Where’s the road? Panchkula in the pits
At least 150 potholes in half a kilometre; that too on a road next to the deputy commissioner’s office — this is the ground reality in the city known as Haryana’s Paris.
The entire city is struggling with dilapidated roads. The stretch from Majri Chowk to Bella Vista roundabout — which divides Sectors 1 and 2 in Panchkula — is the worst.
HT on Monday counted 150 potholes on this short, but important, road stretch. It provides entry to the city from the Zirakpur-Kalka highway. Most importantly, it is the preferred road to reach the district courts complex and the mini secretariat, which houses the offices of the deputy commissioner and all top administrative and police officials.
Despite being in proximity to the city’s power centre, the stretch continues to face official apathy. HT found that at least 30 potholes are up to four-to-five-inches deep and quite wide. Traffic comes to a grinding halt as either the vehicles get stuck or have a tough time avoiding these potholes.
Col RP Dhillion (retd), who was travelling with his wife on this stretch, told HT that good governance was nowhere to be seen in Panchkula, despite it being the “de facto” capital of Haryana.
“The administration should at least repair the broken patches if they can’t recarpet the whole road,” he said.
Ramesh Kumar, an auto-rickshaw driver, questioned: “What is the use of running bullet trains in the country if the government can’t even ensure safe roads for us?”
The ruling Bharatiya Janata Party (BJP)’s district office is also situated along this road stretch. The party had made tall promises before the assembly elections, but has even failed to repair potholes in front of its office, said another commuter.
Rs 5.5 cr approved, but no work yet
This road stretch was last carpeted five years ago. A proposal was mooted last year to recarpet the road starting from Shalimar Mall to Majri Chowk via Bella Vista Chowk. A budget estimate of ₹5.5 crore was also approved. But, no work has begun yet.
When HT visited the municipal corporation (MC) office to enquire about the latest status of the road repair work, no one responsible for this job was present there. Superintending engineer, who heads the department, was on leave. The post of his subordinate — executive engineer — is vacant after Praveen Singla got himself transferred from here.
However, sub-divisional officer (civil engineer) Mander Singh assured HT that patch work will begin on roads in “critical condition” in the next 48 hours.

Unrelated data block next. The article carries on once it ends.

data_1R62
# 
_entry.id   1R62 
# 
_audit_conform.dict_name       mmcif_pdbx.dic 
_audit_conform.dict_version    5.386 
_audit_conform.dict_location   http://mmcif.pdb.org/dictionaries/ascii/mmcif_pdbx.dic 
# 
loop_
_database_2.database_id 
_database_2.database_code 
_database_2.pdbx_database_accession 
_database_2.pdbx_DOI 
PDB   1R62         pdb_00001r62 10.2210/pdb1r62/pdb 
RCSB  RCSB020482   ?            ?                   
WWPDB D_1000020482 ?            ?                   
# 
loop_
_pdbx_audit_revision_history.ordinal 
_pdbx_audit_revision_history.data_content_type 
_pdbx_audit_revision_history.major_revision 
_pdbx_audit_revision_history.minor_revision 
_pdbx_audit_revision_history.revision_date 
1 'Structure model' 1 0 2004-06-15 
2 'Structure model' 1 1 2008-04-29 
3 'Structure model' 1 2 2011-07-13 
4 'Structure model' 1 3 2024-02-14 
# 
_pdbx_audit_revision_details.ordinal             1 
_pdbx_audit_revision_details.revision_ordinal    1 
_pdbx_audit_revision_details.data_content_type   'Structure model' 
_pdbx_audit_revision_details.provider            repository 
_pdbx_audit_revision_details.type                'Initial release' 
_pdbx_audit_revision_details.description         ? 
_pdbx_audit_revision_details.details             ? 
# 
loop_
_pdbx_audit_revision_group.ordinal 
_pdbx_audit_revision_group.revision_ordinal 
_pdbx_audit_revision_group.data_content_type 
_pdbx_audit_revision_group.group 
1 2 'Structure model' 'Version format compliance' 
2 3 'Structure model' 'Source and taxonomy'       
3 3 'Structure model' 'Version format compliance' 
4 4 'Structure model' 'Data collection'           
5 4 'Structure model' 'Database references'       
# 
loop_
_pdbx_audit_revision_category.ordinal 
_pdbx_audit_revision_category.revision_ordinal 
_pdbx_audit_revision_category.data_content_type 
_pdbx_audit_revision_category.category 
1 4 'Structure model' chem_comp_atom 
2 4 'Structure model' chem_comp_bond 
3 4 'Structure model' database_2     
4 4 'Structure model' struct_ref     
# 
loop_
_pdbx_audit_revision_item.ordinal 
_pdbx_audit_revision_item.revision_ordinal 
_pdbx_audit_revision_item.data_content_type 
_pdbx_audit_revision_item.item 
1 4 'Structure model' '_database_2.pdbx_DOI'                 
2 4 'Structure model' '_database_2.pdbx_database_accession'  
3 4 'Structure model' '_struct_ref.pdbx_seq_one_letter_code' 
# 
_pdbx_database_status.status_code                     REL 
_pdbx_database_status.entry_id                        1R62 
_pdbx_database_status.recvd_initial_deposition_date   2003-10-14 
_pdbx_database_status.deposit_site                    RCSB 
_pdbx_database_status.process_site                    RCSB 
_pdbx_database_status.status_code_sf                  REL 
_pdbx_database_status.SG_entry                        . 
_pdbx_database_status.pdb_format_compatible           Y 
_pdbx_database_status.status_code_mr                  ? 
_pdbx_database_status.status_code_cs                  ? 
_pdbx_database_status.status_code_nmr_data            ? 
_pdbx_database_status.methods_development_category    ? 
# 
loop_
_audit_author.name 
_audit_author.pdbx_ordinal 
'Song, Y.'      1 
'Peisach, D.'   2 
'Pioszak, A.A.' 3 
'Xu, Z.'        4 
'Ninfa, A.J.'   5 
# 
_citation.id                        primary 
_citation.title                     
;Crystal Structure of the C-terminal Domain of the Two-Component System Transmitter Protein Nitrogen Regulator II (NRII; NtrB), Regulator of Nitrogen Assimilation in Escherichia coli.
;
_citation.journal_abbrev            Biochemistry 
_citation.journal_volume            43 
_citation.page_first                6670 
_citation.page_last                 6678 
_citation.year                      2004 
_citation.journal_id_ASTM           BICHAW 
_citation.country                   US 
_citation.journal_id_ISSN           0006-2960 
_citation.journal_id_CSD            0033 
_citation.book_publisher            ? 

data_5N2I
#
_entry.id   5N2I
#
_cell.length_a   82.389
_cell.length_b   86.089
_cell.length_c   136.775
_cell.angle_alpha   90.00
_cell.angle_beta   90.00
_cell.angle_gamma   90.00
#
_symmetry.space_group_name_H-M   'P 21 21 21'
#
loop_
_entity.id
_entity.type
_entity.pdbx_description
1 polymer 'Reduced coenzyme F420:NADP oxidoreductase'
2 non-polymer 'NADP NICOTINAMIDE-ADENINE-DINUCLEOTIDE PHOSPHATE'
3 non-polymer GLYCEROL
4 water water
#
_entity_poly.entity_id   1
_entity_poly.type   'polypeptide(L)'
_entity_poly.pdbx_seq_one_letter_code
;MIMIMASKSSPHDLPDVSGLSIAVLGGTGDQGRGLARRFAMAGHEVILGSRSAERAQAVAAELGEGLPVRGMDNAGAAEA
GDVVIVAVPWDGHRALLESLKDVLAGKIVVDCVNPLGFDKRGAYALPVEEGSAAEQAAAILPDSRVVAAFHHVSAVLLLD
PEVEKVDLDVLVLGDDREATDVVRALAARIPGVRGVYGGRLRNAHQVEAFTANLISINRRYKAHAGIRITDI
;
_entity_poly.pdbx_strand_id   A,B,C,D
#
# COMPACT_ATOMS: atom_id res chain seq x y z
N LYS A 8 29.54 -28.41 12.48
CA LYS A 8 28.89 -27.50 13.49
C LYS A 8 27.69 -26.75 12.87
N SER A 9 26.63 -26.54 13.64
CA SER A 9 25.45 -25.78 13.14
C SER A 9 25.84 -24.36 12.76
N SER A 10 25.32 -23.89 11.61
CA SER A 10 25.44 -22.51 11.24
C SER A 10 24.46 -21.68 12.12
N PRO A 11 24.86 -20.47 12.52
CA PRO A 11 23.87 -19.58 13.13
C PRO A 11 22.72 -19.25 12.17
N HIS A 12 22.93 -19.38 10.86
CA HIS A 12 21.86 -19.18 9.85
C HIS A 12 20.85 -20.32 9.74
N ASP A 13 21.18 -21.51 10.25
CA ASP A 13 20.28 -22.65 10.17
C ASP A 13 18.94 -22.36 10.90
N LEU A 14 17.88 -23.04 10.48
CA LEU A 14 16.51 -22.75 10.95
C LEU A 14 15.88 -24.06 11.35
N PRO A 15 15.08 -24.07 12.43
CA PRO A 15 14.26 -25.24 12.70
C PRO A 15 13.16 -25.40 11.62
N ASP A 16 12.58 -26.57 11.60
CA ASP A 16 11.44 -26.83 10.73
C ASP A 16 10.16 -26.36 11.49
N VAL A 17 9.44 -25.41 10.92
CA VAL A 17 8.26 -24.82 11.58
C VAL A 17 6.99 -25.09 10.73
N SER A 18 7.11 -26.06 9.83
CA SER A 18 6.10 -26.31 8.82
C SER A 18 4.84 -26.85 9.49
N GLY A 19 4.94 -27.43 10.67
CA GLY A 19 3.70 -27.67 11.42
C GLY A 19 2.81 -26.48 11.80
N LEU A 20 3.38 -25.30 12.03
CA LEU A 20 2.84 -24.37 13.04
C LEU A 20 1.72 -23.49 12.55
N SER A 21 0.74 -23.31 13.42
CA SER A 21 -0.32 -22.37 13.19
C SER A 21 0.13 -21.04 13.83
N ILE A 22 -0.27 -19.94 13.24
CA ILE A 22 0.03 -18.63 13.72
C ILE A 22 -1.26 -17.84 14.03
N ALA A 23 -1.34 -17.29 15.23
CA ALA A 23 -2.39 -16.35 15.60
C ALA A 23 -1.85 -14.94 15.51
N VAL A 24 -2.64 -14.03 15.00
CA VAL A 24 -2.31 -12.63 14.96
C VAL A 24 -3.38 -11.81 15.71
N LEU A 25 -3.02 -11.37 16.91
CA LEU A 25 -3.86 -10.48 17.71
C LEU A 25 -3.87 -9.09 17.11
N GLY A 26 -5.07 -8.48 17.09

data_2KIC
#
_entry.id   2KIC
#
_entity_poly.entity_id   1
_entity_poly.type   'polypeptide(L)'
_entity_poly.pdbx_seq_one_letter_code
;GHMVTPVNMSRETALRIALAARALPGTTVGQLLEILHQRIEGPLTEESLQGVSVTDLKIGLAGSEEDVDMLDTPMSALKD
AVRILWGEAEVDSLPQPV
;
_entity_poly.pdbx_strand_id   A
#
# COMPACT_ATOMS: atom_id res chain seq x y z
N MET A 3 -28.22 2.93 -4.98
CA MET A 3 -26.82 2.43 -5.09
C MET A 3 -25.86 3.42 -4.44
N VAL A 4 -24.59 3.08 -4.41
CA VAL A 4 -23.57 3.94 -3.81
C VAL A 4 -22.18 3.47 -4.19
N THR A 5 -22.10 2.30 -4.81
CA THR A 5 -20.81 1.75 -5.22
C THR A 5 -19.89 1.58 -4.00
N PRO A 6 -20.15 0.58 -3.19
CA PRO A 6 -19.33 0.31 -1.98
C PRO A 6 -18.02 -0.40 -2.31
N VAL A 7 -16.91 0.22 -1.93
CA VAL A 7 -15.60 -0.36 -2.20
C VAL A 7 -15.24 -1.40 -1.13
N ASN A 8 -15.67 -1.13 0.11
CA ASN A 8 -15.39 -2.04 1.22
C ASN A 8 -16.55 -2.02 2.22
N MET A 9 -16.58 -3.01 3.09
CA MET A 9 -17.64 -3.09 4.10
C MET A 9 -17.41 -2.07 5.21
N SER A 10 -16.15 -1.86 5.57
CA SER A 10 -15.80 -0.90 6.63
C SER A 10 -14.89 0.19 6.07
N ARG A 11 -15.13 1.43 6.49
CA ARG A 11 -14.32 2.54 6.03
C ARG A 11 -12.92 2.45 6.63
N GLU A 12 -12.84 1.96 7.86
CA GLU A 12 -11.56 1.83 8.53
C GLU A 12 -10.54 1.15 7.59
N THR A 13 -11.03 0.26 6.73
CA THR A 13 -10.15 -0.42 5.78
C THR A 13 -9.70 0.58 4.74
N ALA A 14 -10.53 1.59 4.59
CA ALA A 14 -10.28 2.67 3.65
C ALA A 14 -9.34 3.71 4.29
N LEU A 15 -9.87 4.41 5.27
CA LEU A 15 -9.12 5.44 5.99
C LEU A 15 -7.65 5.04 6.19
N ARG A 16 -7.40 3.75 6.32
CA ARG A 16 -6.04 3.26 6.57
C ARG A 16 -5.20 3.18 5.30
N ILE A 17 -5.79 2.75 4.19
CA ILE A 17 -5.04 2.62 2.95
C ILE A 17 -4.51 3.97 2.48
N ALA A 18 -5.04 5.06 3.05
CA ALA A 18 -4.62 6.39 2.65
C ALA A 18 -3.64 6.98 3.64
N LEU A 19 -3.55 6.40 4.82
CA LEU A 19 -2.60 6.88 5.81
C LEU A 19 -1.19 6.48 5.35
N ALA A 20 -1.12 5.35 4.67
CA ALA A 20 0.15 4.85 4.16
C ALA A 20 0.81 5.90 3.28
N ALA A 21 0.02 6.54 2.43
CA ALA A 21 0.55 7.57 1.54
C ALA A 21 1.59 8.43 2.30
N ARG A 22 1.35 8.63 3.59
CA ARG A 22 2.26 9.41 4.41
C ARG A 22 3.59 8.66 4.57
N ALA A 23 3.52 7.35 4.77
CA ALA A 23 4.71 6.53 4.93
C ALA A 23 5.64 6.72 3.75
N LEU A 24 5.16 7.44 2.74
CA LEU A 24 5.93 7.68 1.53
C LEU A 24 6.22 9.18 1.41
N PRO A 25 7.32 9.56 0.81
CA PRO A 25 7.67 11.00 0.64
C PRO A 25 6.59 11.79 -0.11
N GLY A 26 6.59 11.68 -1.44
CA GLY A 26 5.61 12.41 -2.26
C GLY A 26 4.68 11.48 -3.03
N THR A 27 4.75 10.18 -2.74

‘Ego clashes’ take toll on development
At a time when residents are still angry because of the administrative mismanagement during the Dera Sacha Sauda violence in the city and want development works to be carried out full steam, Panchkula does not even have a municipal commissioner. After Ashok Meena’s transfer on September 13, the state government has not appointed his replacement yet.
An official, requesting anonymity, said no one is ready to come here to head the civic body due to the “ego clashes” between the officials and mayor.
Mayor Upinder Kaur Walia and MC chiefs have remained at loggerheads in the past two years. Shaleen Kumar, an Indian Administrative Services (IAS) officer who earlier headed the civic body, even shot off a letter to the Haryana chief secretary in June this year, alleging that the mayor was threatening him. Talking to HT, the mayor put the entire blame on MC officers besides the Panchkula MLA.
“I have no power to execute the works. It is with the officers,” said Walia. “What can I do if they don’t work? The state government should fix the responsibility, but is sitting silent on this matter.”
Indian National Lok Dal (INLD) leader Kulbhushan Goyal alleged personal grudges between the Mayor and BJP MLA had “ruined” the city.
In search of ‘best pit’ in city
Panchkula Local units of two organisations — Swaraj Abhiyan and Youth4Swaraj — initiated the campaign ‘Mera Gaddhha, Mera Gaurav (My Pothole, My Pride)’ to draw the attention of administrative officials to the pitiable condition of roads in the city.
Residents can send photos of pits in their neighbourhood with the dimensions and location along with their identity to the WhatsApp number 9999993544 till Friday night. “We will confirm the dimensions of the potholes and announce the winner at a public gathering on Sunday,” said Youth4Swaraj district president Harshit. “We will also invite the city mayor and MLA to honour the winner.”
The NGO members are also carrying out artwork, such as drawing smileys, around the pits. The aim is to “wake up” the authorities and alert the commuters. On the first day of the campaign on Sunday, they covered the road dividing Sectors 5 and 9. On Monday, they reached Sector 20.
“It’s time our elected representatives are held accountable to the public,” said Shalini Malviya, a member of Swaraj Abhiyan.